body{ text-shadow: 0px 0px 4px rgba(150, 150, 150, 1); }

Saturday, 30 July 2016

Tin Pan Alley “Caramel Mama” 1975 Japan Prog Jazz Fusion




Tin Pan Alley “Caramel Mama” 1975 Japan Prog Jazz Fusion

full

https://vk.com/wall312142499_64

The Helpful Soul “First Album”1969 Japan Psych Blues Rock (Top 50 Japan Rock Albums by Julian Cope)

The Helpful Soul “First Album”1969 Japan Psych Blues Rock (Top 50 Japan Rock Albums by Julian Cope) 
full vk

This is mega rare  first pressing of legendary Japanese Garage/Blues/Psych legend! ...~


The Helpful Soul was a japanese pearl formed in Kyoto in 1968 and released only two LPs in 1969. The story that the leader, guitarist and vocalist of the group Junio ​​Nakahara after opening a show for the Blues Creation with Helpful Soul was “delighted” with the sound of the Blues Creation that decided to change his name to Tstomu Ogawa, ended the group and formed another band: Too Much, with a more distinctive sound and releasing an album in 71….


The career of the Helpful Soul was a real case of wrong place, wrong time - for they hit their blues stride just as heavy blues was becoming hard rock, and graduated to heavy rock too late to capitalise on even that brief fad. However, they recorded one outstanding track, the ten-minutes-plus of “Peace For Fools”, which appeared on their otherwise bog-standard blues dirge debut LP. This track in itself separates them from all Japanese blues bands for it is a Kim Fowleyan masterpiece of Jim Morrison mystical doggerel/truly possessed nihilist genius. Unfortunately, leader Junio Nakahara was so inspired by witnessing a performance by Blues Creation, when his band supported them at the Too Much Festival, that he was soon after driven to change his own name to Tstomu Ogawa while his band became known as … Too Much. ... Julian Cope …~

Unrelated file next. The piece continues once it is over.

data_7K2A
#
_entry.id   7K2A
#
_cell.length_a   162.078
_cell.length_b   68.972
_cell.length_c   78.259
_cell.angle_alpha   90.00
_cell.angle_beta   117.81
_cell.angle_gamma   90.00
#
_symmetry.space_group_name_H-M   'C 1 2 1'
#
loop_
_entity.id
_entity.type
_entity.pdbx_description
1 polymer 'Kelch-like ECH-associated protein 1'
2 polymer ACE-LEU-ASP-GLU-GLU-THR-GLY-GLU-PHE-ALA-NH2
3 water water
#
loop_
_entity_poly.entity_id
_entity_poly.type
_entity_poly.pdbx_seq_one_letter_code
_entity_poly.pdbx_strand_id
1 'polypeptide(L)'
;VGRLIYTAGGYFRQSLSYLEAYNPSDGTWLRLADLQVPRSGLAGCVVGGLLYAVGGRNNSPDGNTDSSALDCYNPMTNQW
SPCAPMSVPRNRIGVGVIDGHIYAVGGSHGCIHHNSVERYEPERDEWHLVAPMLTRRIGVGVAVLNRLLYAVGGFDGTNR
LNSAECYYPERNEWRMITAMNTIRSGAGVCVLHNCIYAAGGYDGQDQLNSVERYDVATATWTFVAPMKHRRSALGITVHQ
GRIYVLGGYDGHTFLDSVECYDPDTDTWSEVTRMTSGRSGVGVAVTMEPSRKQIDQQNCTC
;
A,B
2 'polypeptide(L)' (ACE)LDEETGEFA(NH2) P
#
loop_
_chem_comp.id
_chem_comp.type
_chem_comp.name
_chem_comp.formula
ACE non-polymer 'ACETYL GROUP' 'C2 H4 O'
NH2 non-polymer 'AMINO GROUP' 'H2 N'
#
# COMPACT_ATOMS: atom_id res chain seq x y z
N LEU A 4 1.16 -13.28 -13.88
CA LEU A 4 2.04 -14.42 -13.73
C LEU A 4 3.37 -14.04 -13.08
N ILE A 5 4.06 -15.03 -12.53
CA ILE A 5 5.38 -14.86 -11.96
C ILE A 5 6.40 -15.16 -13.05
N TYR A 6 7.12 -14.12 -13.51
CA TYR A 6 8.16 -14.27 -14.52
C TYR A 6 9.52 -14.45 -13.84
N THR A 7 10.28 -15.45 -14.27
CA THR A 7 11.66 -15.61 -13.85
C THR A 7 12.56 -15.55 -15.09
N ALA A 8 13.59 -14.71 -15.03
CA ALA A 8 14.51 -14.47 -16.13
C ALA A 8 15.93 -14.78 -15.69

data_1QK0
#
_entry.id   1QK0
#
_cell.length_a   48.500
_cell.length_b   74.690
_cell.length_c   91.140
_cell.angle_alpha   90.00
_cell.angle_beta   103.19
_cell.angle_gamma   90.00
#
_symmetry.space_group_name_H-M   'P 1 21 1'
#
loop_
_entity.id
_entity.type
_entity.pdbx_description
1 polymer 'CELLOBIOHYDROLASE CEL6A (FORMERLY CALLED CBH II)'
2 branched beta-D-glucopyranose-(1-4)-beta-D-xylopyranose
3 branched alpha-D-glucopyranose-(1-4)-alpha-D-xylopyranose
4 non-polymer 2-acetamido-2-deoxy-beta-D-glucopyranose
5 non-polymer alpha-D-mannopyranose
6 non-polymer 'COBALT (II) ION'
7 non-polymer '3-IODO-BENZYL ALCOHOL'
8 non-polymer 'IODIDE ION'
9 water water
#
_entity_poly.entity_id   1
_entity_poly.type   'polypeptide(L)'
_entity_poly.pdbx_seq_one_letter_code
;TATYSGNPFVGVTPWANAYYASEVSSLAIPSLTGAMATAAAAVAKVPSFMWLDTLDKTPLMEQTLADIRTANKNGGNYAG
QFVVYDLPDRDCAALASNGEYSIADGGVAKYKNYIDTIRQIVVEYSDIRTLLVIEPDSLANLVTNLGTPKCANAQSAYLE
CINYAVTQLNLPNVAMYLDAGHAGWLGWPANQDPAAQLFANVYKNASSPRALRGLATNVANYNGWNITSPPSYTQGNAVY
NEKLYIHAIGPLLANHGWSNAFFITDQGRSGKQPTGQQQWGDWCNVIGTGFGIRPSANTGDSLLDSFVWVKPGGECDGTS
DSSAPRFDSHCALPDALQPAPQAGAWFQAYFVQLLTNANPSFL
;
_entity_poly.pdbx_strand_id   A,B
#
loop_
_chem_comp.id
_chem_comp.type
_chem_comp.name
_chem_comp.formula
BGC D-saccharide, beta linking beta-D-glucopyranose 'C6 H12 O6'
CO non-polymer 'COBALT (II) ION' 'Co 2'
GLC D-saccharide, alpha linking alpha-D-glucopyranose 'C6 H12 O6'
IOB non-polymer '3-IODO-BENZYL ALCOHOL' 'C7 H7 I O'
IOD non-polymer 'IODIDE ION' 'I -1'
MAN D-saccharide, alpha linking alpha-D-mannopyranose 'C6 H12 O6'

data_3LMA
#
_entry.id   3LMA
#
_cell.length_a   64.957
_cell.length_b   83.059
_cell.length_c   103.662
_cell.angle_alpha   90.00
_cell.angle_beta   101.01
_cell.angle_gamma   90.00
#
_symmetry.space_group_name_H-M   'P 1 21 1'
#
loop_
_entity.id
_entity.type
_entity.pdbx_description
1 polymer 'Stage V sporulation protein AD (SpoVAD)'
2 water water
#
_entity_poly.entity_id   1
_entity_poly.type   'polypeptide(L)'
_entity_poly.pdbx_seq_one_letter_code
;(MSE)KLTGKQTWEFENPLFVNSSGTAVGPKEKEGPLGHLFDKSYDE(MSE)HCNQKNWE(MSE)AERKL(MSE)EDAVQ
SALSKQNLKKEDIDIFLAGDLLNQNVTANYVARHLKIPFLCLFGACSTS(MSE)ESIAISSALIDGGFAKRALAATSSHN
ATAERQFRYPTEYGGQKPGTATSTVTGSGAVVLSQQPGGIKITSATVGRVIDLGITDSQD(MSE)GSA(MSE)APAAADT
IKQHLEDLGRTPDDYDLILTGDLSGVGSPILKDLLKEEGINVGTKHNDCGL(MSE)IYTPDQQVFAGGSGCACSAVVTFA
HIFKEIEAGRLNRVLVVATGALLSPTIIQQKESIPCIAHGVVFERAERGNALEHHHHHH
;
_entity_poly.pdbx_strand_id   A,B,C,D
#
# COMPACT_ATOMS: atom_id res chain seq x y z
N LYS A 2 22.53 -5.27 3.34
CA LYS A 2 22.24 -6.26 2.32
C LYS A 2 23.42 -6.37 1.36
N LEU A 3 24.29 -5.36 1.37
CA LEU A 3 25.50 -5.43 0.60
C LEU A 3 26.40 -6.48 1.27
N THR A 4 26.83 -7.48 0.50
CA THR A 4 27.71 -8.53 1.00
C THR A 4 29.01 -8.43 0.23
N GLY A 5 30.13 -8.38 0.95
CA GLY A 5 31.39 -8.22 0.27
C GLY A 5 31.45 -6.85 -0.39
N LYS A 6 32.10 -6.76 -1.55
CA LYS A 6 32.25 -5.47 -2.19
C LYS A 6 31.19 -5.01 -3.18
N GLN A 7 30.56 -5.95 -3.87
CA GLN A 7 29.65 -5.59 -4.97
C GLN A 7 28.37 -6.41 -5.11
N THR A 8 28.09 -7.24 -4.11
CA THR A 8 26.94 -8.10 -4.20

Junio Nakahara – lead vocalist and slide guitar 
Gene Shoji – lead guitar 
Charles Che - bass 
Eiichi Tsukasa – drums 



1 Blues for My Baby 8:06 
2 Fire 2:42 
3 Peace for Fools 10:33 
4 You Got Me Floatin’ 3:14 
5 Spoonful 14:48 
6 Kansas City 3:42 
7 Crossroads 5:13 

Bônus (CD): 
8 Little Wing 3:50 
9 Aldin’s Theme 2:35 




Discography:
  • A THOUSAND AND ONE NIGHTS (Victor, 1969)
  • ALDIN'S THEME 7" EP (Victor, 1969)
  • THE HELPFUL SOUL FIRST ALBUM (Victor, 1970)